Life on a Laptop with Windows NT

Joel Sloss scouts NT's advance into laptop territory, chronicling the hazards and pleasures on the way.

Joel Sloss

April 30, 1996

7 Min Read
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I'm not sure just how many people out there are running Windows NT onlaptops, although I've met a few brave souls (and Microsoft even ran its NT 4.0Preview Tour on a Compaq LTE 5200). But I am sure about the trouble I hadgetting set up to do it. I think you'll appreciate learning what I learned, soyou can avoid the problems I had in such areas as hardware brand compatibility,video drivers, and power management.

Somebody Help Me!
The first fact you need to know is that Microsoft's Hardware CompatibilityList (HCL) is essential--and even this aid is no guarantee of success. NT willwork with most major name-brand systems, such as NEC, Compaq, Hewlett-Packard(HP), IBM, AST, and several clones, but not without some difficulty. Under NT3.51, certain functions still do not work well on portables. These functionsinclude power management (to preserve battery life, as opposed to the UPSmanager) and PC Card (formerly PCMCIA) drivers--you'd better not remove orinsert a card while the system is running. And the installation process is farfrom clean.

To illustrate, let me relate my experience with an NEC Versa M/75 (75-MHz80486DX4, 16MB of RAM, 340MB hard drive). Getting it fully functional with NTtook about a week, back in August 1995. At that time, I was unable to get arelease version of NT Workstation 3.51 on floppy disks, which left the obviousquestion of how to get it into my portable.

This question proved to be a major stumbling block. I had beta versions ofNT 3.5 and NT 3.51 on floppy, but they were incompatible with the NEC hardware.So, the PC Card drivers didn't let the network card function.

A functioning network card was important because the full release of NT3.51 was on CD on a networked server: Only if the network card worked could Iaccess the CD. So, after about five different installations of NT and fiddlingwith every conceivable setting to make it work, I finally realized that a CD-ROMdrive plugged into the portable might work. I hunted down a DOS-driven CD-ROMdrive, installed its software, and was able to do a winnt.exe/b to boot and loaddirectly from the CD.

Amazingly enough, the attempt worked. With the full-release versions of PCCard (formerly PCMCIA) drivers, the network card and modem (a 3Com EtherLink IIIand a Megahertz 28.8 XJack) finally worked, too.

Then came the problem of video drivers. Because this NEC had a true-colorTFT display (16.8 million colors), obtaining proper drivers was a problem.Ultimately, I got them from NEC's bulletin board, but I had to install NT againbecause something got clobbered. This problem might also apply to other systems(such as AST for its Ascentia 910N) if the manufacturer has not delivered NTdrivers for their displays. I learned that the only solution for the AST is touse the standard VGA display driver, which gives a resolution of only 640*480 or800*600 pixels at 16 colors, no matter how much video RAM the laptop has.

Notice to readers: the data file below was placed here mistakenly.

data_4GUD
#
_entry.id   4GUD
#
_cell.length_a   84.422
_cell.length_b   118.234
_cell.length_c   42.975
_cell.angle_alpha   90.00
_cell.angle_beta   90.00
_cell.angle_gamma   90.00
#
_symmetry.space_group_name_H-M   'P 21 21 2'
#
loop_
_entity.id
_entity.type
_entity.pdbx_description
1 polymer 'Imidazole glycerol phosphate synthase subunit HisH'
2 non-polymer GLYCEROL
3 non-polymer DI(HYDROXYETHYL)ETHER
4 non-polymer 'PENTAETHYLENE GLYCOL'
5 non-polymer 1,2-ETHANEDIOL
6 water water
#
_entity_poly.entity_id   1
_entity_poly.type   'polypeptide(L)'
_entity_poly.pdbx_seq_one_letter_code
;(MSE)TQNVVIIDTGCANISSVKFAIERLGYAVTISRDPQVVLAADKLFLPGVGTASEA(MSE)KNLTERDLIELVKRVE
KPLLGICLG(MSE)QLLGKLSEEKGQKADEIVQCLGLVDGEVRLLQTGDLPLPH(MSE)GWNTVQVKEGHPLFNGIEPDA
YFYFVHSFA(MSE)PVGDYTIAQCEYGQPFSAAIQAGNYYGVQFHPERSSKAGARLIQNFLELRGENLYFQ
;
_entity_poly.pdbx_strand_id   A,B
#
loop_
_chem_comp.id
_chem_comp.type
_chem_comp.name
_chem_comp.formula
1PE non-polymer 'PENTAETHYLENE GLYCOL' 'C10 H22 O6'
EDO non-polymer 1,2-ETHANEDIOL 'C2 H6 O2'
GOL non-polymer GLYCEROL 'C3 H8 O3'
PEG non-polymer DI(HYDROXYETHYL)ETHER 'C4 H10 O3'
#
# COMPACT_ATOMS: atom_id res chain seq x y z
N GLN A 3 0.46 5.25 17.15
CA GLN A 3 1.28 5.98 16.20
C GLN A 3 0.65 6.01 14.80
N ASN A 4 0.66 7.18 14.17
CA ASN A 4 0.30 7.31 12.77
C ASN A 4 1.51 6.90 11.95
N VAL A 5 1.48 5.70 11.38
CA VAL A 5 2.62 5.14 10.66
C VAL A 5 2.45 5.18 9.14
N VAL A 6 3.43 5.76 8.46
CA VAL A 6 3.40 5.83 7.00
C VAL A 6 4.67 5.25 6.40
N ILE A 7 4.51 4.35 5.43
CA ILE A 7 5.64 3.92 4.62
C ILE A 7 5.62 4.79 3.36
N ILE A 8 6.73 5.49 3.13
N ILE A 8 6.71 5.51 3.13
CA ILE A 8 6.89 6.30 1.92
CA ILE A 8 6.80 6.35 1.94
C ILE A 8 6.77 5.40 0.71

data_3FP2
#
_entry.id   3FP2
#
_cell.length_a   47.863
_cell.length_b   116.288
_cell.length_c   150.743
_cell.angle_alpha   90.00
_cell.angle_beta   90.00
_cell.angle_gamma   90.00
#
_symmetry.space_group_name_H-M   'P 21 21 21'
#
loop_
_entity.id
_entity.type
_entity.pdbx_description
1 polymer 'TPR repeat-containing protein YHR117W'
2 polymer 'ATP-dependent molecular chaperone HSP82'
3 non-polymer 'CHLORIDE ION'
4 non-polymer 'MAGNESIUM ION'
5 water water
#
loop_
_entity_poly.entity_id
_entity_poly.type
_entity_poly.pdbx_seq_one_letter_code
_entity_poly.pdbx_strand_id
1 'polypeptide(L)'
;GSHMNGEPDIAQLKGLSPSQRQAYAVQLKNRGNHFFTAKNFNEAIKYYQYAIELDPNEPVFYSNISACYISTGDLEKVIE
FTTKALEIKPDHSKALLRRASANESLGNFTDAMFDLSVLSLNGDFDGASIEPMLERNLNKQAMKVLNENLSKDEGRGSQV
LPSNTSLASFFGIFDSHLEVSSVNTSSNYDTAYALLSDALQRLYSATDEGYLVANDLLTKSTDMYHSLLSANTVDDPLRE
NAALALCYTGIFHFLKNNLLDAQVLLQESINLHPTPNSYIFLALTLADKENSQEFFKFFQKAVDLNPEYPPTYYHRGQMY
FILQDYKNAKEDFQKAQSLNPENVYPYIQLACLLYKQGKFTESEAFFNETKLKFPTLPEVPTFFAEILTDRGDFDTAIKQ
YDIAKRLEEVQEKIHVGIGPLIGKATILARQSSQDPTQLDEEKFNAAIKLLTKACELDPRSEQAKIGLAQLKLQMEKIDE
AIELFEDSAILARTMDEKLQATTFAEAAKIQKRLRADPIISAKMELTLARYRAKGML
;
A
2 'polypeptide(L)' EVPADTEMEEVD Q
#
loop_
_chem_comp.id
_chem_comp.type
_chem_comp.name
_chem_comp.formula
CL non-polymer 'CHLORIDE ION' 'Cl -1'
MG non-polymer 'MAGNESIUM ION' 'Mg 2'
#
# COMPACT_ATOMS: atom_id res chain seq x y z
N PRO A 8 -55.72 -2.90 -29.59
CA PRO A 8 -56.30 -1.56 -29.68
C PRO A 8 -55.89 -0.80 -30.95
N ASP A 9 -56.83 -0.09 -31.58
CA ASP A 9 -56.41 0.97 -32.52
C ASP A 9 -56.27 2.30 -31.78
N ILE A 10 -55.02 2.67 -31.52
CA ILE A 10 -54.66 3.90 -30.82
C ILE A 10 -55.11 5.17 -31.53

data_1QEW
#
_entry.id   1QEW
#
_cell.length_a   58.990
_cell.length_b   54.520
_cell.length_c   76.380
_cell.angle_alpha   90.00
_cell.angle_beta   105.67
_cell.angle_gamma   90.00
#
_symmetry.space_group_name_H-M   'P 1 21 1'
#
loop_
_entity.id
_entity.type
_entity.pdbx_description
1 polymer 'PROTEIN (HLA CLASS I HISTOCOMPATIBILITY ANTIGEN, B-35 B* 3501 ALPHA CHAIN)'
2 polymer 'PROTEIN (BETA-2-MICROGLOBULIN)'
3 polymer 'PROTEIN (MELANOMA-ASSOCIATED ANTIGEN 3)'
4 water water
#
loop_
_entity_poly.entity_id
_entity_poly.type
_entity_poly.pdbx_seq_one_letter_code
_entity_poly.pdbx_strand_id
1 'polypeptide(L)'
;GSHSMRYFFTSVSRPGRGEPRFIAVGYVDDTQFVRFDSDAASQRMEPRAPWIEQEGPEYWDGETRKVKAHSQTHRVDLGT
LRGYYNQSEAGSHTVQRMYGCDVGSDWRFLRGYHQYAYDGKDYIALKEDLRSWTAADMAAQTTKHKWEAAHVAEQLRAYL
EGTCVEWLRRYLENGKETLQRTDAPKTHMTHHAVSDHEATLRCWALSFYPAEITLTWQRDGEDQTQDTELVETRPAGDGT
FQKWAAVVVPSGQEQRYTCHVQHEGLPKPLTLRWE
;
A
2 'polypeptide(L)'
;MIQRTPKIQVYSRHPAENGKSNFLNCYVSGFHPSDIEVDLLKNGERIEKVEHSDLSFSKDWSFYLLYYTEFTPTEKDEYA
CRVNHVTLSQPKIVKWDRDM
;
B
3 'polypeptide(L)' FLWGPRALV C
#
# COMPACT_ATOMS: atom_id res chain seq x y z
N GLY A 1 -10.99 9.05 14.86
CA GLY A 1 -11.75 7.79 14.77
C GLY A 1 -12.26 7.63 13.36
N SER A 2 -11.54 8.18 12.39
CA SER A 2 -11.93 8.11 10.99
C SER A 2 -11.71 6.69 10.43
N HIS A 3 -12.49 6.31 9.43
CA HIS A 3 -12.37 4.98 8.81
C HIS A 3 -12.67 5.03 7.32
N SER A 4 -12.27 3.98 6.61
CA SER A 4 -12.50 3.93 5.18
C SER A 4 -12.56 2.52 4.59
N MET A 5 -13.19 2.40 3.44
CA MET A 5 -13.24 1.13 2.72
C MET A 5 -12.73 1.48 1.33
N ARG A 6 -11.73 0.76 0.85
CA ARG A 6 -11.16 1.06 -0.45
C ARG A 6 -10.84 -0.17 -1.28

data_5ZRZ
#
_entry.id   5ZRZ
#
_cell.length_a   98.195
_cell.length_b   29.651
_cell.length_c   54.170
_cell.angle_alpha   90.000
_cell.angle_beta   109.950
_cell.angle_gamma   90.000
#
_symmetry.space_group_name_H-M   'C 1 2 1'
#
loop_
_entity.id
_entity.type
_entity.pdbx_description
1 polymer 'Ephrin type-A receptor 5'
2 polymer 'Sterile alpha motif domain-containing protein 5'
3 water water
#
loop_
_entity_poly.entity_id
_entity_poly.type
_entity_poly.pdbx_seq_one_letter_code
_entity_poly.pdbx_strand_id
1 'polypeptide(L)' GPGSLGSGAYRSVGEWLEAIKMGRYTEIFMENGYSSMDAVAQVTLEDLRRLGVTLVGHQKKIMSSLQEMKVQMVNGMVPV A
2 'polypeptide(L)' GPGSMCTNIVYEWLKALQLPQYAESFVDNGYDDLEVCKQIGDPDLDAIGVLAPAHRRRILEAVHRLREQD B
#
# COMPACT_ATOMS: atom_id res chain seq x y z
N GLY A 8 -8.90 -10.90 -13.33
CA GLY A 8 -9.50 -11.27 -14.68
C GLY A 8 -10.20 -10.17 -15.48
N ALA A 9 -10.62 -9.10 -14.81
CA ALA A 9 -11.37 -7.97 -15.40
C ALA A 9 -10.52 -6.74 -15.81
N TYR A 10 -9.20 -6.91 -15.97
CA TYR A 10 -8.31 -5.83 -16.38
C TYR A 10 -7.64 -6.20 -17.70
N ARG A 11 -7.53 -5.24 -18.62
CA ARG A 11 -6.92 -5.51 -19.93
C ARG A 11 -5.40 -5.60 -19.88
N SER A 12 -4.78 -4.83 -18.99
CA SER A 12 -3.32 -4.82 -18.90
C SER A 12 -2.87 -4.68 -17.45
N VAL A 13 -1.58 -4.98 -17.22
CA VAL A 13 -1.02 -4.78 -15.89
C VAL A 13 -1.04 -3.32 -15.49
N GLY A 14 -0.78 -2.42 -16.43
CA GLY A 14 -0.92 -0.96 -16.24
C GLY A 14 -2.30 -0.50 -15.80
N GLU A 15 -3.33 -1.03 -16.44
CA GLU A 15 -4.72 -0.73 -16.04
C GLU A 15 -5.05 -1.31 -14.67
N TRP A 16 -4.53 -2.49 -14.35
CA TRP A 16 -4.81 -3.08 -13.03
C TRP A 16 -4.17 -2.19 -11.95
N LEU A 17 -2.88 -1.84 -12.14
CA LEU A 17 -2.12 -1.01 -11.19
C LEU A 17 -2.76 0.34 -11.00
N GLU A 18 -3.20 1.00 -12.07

Even after I finally got my system to work, day-to-day operation was not bugfree, either. The motherboard burned out, taking my modem and network card withit. NEC took about two weeks to fix it. And, the system would periodically erasemy COM port settings so that the modem wouldn't work, and Remote Access Service(RAS) couldn't do anything. (Hardware failures before the final burnout may havecontributed to this glitch.) This recurrent problem wouldn't have been soannoying, but the solution was never the same twice. I had to go throughdifferent gyrations and dances each time, deleting COM settings, recreatingthem, reinstalling RAS and the modem drivers, and so forth. Fortunately, theproblems stopped when I replaced the main board.

Some things work surprisingly well on my NEC, though. The video is great(now that I have the right software). Power-management functions appear to befully operational up to the level of the system's BIOS (the same is not true onAST portables), allowing for a sleep mode, screen blanking, and spin up/down ofthe internal hard disk. NEC doesn't support more advanced features such as CPUstandby, but some manufacturers, such as Canon with its PN-100 PowerPC-basednotebook, have designed power management into their systems. These systemsinclude full support for sleep and hibernation modes and disk spin-down.